Once you have meet with a real estate agent and begin to visit potential locations; make sure to keep thorough notes and measurements and if possible take pictures.

When you visit each property make sure to note the following:
  • Cost of rent
  • Length of lease and subletting
  • Remodeling/improvements
  • Utilities
  • Maintenance/janitorial
  • Zoning laws and restrictions
  • Permits required
  • Storage
  • Furniture/equipment
  • Safety/security
  • Expansion/remodeling
  • Environmental/janitorial
  • Insurance
  • Access/parking
  • Appearance
  • Mail/shipping/receiving
  • Lightening/visuals
  • Wiring/data lines
  • Tenants/neighbors
  • Area demographics
  • Space
  • Traffic
  • Tenant responsibilities (i.e. utilities)

Try to record as much information as possible; this will help you decide on which location is best for your business.


Now that you have visited several different locations it’s time to compare them and decide which location is best for you.

When deciding on a location makes sure to consider what your responsibilities will be at each location. Are you expected to pay rent and utilities? Don’t assume or you will end up over paying for a location.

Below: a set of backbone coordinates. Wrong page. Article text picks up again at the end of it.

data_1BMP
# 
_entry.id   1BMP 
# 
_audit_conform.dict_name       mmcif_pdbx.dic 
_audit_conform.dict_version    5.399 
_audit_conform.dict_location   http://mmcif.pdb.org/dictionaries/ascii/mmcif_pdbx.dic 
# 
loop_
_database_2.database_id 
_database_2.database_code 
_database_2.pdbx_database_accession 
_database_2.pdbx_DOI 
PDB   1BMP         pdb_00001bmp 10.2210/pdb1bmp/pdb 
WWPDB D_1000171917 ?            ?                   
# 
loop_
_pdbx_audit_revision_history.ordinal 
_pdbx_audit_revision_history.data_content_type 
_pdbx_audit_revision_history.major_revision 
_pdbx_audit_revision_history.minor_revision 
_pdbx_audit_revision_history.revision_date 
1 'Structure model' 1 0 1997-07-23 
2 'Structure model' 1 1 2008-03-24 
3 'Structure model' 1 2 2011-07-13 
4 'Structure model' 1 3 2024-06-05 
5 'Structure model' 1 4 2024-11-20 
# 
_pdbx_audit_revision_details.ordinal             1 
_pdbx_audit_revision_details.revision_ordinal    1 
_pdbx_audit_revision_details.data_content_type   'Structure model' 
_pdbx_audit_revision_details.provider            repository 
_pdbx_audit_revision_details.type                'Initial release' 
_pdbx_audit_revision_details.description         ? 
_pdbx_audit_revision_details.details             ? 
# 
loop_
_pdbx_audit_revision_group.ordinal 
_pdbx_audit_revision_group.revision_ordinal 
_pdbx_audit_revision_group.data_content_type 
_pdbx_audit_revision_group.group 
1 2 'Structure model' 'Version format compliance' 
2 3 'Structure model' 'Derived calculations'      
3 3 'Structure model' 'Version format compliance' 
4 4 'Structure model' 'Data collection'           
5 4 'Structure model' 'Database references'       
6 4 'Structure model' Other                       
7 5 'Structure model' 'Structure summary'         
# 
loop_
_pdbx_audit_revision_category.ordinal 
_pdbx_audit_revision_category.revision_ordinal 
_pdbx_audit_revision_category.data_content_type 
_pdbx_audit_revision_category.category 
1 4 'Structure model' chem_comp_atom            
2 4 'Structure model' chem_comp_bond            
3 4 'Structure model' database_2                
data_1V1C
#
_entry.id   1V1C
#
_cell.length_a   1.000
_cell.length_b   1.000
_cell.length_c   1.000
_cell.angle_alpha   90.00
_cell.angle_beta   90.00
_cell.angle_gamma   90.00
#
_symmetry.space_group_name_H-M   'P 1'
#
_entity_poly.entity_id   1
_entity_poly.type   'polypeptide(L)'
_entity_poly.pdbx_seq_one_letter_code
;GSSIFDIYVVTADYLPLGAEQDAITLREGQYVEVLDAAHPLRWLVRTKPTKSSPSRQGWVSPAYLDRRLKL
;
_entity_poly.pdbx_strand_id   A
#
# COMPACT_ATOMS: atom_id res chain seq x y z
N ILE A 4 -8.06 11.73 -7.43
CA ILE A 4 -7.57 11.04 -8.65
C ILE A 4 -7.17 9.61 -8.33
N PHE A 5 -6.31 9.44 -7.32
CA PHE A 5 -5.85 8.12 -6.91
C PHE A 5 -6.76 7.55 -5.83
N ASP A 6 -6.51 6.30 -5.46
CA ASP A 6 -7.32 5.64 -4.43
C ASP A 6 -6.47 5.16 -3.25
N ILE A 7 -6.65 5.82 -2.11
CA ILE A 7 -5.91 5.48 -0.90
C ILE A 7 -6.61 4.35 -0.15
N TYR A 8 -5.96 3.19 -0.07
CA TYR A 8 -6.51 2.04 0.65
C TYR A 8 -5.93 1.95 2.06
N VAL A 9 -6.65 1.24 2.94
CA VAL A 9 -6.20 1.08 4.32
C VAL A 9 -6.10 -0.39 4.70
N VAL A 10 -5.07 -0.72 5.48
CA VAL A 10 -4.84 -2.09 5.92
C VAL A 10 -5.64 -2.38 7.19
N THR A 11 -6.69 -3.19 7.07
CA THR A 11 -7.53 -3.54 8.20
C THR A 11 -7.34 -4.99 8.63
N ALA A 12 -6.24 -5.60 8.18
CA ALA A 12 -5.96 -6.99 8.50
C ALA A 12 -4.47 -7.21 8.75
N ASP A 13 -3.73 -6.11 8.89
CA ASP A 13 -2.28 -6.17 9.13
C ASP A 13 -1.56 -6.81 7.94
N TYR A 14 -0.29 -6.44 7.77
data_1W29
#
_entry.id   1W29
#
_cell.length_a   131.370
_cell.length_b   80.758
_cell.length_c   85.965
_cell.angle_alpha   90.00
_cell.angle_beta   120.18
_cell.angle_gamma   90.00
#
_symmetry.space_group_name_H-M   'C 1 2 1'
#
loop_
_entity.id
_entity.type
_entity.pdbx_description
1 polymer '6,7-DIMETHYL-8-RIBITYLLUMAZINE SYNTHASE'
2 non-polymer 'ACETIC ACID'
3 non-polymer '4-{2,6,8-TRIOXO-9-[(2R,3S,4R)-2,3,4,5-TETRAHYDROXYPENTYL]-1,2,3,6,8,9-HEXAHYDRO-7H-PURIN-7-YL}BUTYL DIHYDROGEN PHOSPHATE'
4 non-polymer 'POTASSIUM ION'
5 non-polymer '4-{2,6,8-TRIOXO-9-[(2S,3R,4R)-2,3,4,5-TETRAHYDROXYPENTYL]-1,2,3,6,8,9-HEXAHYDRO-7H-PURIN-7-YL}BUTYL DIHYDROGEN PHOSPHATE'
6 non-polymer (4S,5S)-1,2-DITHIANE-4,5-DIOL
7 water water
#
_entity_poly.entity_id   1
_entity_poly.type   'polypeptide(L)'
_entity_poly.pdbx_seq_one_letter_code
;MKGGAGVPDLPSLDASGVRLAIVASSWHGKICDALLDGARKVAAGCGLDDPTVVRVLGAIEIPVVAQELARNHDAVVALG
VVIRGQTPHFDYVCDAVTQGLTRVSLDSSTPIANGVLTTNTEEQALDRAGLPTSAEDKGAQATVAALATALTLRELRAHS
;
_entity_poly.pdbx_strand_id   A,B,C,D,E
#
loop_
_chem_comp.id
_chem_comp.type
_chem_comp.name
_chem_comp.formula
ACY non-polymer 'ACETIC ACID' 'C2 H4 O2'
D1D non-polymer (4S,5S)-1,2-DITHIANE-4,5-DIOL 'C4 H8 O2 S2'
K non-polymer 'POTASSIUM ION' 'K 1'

In order to correctly decide on the right location, you need to compare the locations. I’ve started a list for you to use to compare locations. Add a least five additional questions to the list, and you can even select them from the previous list of attributes you noted.
  1. Does this location meet your location requirements?
  2. Rent
  3. Utilities included?
  4. If not utilities estimate?
  5. Lease options
  6. Advantages
  7. Disadvantages
  8. Tenant responsibilities
  9. (Add five more questions)

After you compare location, it’s time to decide on where your business will be located. Finding the right location can be tedious work but it is also the fun part of starting a business.

Tip: Once you have selected a location it can be a very exciting feeling but don’t jump the gun and sign so quick. I always suggest visiting with your lawyer and letting him review your lease agreement prior to signing. Your lawyer can save you time and money on a bad lease agreement that can bind you and your business to a bad deal. Although we all are reluctant to part with the $100.00 standard fee for an hour of a lawyer time, but it is definitely worth it. Look at it this way, if you sign that lease without your lawyer attention you can end up tripling your lawyer fee when he is later called in to get you out of that bad deal. So you decide now which is better and if the $100.00 investment is worth it.